If you spend any time on Tumblr, or similar sites, you’ll hear discussions about ‘tone policing’. That’s the idea that when people are angry, you mustn’t dismiss their concerns because they are communicated in an uncivil way. I have a lot of sympathy with that: it means that those for whom the status quo suits pretty well have an advantage in discussions, because they are able to respond coolly and ‘objectively’.
My problem has always been, though, that some people use this as an excuse to be rude or overbearing—or they try to turn every discussion into a question of moral disgust, and if you disagree with them you are a ‘phobe’ of one sort or another. On Twitter, this is particularly noticeable. There is very little downside in adopting The Most Outraged position on anything; however, try to make the case that you don’t find something offensive, or you don’t think it’s a particularly big deal, and you might be accused of being insensitive (or, worse, put in the stocks alongside the original offender, as if you have given tacit approval to everything they say or do).
The other point about incivility is that it drives people out of the conversation. I’m sure there are many writers who do not touch particular subjects because they know they will be subjected to vicious—and often highly personal assaults. The recent ‘GamerGate’ storm was an extreme example of this: several women who merely expressed an opinion on sexism in the videogame industry received death threats or had their personal details published online. (I’m sure these tactics are used by ‘progressives’, too.) On a lower level, many people may look at a flame war and simply conclude there’s no point venturing an opinion: and if you lose the moderates from a discussion, you are just left with the extremes on both sides yelling. Compromise becomes impossible, and public debate is poorer as a result.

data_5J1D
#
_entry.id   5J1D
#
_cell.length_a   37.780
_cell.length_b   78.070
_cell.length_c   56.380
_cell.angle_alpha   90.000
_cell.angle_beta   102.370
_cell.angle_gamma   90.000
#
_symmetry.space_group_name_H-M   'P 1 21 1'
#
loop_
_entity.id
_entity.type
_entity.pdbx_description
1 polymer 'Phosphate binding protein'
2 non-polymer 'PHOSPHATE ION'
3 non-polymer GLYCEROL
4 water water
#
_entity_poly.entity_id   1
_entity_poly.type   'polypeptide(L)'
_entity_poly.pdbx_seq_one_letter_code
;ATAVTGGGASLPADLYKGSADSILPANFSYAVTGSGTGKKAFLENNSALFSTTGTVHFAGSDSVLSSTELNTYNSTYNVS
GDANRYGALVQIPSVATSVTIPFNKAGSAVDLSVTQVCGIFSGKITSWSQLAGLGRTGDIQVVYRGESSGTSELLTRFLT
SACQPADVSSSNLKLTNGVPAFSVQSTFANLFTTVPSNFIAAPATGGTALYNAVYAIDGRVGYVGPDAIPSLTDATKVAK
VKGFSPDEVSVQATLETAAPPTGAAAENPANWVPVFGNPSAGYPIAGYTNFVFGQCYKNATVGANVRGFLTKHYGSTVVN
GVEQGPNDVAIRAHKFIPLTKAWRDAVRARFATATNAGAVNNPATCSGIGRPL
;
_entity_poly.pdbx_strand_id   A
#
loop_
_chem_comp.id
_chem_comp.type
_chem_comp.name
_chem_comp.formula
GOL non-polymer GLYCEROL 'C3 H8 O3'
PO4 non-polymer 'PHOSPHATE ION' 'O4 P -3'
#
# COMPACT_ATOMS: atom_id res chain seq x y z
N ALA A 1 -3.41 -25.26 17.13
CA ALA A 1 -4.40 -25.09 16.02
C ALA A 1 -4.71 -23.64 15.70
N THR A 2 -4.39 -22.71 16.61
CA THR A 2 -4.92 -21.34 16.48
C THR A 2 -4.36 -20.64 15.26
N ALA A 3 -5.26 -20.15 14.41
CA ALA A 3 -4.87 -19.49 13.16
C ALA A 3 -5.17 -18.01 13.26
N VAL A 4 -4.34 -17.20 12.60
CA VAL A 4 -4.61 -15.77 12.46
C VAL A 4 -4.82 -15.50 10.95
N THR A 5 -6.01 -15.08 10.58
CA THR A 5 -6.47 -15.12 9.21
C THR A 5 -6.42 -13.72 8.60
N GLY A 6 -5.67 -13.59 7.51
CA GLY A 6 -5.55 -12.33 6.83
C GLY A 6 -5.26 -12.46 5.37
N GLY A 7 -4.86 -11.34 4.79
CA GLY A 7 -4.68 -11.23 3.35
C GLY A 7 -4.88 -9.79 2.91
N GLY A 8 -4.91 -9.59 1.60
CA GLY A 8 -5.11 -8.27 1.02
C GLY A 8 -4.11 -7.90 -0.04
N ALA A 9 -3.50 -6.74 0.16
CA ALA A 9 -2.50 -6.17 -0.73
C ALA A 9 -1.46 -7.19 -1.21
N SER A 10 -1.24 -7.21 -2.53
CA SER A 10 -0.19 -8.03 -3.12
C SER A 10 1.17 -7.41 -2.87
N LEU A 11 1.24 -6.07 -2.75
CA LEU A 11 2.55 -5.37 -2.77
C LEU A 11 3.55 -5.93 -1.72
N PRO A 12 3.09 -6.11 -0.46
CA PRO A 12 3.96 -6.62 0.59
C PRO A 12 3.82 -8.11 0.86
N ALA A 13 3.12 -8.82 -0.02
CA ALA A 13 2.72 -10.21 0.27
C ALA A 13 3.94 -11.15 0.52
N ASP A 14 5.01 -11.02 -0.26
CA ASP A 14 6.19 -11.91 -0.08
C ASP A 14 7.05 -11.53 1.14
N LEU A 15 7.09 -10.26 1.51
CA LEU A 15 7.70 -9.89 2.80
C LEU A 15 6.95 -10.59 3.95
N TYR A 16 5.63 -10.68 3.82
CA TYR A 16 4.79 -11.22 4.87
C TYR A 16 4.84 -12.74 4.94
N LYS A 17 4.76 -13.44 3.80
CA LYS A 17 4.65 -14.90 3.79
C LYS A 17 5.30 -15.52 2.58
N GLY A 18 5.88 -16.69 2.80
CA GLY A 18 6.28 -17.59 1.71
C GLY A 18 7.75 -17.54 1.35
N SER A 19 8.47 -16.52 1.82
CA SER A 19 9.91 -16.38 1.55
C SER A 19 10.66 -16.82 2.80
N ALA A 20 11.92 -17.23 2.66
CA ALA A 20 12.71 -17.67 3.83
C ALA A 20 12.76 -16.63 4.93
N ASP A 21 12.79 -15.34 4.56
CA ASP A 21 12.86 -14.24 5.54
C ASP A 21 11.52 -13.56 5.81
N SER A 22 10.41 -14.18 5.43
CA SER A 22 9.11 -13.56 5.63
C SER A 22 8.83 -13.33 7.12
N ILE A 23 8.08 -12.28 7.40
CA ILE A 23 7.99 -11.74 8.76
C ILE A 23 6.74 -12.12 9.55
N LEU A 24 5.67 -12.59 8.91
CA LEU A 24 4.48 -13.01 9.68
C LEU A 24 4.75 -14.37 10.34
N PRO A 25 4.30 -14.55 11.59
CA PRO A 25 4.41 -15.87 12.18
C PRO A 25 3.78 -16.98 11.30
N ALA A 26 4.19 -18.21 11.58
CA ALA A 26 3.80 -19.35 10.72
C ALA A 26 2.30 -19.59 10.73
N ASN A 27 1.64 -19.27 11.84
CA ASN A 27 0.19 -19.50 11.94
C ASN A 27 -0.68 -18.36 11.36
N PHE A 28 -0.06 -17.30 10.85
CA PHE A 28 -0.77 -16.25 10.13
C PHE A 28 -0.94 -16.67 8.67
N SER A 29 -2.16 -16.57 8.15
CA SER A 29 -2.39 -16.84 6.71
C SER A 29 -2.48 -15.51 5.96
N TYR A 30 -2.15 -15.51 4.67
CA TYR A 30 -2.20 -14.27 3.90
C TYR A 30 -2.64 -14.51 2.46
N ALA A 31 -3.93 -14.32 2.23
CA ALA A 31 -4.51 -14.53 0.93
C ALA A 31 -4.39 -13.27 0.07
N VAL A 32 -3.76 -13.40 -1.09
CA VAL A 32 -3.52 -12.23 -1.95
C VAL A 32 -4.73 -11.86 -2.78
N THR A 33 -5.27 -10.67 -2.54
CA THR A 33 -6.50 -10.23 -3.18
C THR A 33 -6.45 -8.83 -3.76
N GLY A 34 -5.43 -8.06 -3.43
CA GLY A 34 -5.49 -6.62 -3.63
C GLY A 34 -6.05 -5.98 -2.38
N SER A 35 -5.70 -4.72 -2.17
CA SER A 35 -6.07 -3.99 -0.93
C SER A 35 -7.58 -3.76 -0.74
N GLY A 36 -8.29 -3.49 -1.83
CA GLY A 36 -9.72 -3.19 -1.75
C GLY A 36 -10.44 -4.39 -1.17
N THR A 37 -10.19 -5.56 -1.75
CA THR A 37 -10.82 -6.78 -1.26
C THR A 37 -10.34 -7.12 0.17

As another editor, I’m interested in how you gauge what’s an acceptable level of anger—both in writers ‘above the line’ and in comments, etc.?
It’s interesting that you talk about an “acceptable level of anger.” I certainly agree that anger is both an inevitability, and something that should not be a priori ruled out of bounds in public discourse. The question is when anger and incivility becomes pathological or dangerous to the extent that ‘gatekeepers’ like ourselves need to step in and act.
One approach that I’ve been thinking about is to differentiate productive and non-productive anger. Productive anger goes somewhere, does something, takes us somewhere—it moves us forward in some way.